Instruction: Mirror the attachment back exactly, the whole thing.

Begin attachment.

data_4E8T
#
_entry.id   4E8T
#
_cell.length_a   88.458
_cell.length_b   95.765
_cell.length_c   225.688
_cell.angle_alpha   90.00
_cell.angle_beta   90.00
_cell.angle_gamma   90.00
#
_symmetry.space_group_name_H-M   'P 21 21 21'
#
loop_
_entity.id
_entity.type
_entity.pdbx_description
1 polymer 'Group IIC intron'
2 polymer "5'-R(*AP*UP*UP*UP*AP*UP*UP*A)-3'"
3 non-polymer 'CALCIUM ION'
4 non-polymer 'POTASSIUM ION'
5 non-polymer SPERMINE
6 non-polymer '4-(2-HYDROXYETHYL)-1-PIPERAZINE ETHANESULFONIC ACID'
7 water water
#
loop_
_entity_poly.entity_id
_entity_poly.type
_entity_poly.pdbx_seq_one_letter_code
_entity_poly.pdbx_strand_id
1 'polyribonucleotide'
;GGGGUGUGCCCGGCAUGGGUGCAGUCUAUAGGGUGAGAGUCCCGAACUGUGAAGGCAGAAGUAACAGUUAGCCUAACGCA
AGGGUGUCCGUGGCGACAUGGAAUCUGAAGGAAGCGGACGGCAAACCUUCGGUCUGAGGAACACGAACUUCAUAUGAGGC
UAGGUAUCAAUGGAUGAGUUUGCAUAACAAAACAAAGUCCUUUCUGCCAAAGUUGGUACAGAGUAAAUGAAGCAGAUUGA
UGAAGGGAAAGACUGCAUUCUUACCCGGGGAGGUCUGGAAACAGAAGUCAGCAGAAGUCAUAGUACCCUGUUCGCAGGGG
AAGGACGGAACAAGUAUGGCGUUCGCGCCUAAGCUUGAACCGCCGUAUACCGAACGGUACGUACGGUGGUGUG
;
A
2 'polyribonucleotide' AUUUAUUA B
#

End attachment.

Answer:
data_4E8T
#
_entry.id   4E8T
#
_cell.length_a   88.458
_cell.length_b   95.765
_cell.length_c   225.688
_cell.angle_alpha   90.00
_cell.angle_beta   90.00
_cell.angle_gamma   90.00
#
_symmetry.space_group_name_H-M   'P 21 21 21'
#
loop_
_entity.id
_entity.type
_entity.pdbx_description
1 polymer 'Group IIC intron'
2 polymer "5'-R(*AP*UP*UP*UP*AP*UP*UP*A)-3'"
3 non-polymer 'CALCIUM ION'
4 non-polymer 'POTASSIUM ION'
5 non-polymer SPERMINE
6 non-polymer '4-(2-HYDROXYETHYL)-1-PIPERAZINE ETHANESULFONIC ACID'
7 water water
#
loop_
_entity_poly.entity_id
_entity_poly.type
_entity_poly.pdbx_seq_one_letter_code
_entity_poly.pdbx_strand_id
1 'polyribonucleotide'
;GGGGUGUGCCCGGCAUGGGUGCAGUCUAUAGGGUGAGAGUCCCGAACUGUGAAGGCAGAAGUAACAGUUAGCCUAACGCA
AGGGUGUCCGUGGCGACAUGGAAUCUGAAGGAAGCGGACGGCAAACCUUCGGUCUGAGGAACACGAACUUCAUAUGAGGC
UAGGUAUCAAUGGAUGAGUUUGCAUAACAAAACAAAGUCCUUUCUGCCAAAGUUGGUACAGAGUAAAUGAAGCAGAUUGA
UGAAGGGAAAGACUGCAUUCUUACCCGGGGAGGUCUGGAAACAGAAGUCAGCAGAAGUCAUAGUACCCUGUUCGCAGGGG
AAGGACGGAACAAGUAUGGCGUUCGCGCCUAAGCUUGAACCGCCGUAUACCGAACGGUACGUACGGUGGUGUG
;
A
2 'polyribonucleotide' AUUUAUUA B
#